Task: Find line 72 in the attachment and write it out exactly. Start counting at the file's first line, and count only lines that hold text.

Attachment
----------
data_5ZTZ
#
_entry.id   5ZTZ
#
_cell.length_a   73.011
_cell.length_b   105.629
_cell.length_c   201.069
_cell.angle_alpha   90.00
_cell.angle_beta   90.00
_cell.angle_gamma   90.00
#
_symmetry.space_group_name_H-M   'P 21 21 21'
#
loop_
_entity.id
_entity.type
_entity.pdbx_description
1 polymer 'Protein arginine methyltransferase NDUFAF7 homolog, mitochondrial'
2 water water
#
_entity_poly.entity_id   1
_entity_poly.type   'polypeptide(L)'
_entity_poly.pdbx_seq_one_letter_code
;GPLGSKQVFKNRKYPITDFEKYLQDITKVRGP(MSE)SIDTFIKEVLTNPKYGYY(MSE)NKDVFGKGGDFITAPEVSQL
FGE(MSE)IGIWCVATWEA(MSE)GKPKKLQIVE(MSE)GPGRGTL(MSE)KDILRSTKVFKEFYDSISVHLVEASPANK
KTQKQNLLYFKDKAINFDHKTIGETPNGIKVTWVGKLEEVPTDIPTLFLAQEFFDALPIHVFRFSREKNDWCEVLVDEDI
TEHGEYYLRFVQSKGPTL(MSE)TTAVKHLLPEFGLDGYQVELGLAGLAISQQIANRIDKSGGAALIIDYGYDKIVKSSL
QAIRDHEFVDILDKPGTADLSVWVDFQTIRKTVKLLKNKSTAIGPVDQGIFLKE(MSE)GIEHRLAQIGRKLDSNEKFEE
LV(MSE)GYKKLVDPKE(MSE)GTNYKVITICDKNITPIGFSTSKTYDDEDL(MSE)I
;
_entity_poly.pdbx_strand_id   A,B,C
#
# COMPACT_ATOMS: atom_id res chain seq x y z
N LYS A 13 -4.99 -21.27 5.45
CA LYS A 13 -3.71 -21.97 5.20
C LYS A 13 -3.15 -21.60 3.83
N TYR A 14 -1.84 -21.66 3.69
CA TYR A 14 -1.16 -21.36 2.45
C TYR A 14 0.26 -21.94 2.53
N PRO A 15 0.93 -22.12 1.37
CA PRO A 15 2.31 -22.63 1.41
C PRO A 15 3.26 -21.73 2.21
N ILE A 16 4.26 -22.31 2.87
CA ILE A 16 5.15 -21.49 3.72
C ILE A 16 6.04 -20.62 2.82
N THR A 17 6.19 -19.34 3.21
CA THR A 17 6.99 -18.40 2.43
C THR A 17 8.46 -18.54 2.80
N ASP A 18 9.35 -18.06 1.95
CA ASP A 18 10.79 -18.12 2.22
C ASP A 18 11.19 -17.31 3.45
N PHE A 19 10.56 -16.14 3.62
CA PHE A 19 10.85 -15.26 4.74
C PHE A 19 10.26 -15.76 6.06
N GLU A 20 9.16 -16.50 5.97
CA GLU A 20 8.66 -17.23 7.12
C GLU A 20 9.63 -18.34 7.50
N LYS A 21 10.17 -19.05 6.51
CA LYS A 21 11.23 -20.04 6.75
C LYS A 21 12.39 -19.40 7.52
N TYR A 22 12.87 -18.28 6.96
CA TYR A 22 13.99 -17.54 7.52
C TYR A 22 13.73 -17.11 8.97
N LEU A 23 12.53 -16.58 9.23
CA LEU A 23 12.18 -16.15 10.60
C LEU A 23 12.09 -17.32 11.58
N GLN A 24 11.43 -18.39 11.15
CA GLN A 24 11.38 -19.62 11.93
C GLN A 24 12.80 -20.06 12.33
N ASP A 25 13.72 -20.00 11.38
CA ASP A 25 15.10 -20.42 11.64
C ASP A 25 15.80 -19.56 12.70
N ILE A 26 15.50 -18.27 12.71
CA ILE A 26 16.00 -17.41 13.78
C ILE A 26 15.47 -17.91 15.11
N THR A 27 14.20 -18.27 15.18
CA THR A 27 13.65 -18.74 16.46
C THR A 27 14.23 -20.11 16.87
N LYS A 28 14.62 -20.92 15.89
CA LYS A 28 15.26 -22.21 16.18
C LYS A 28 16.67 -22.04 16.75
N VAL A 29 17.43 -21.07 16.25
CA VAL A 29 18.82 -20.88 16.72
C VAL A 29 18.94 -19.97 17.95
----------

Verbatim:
C ASP A 25 15.80 -19.56 12.70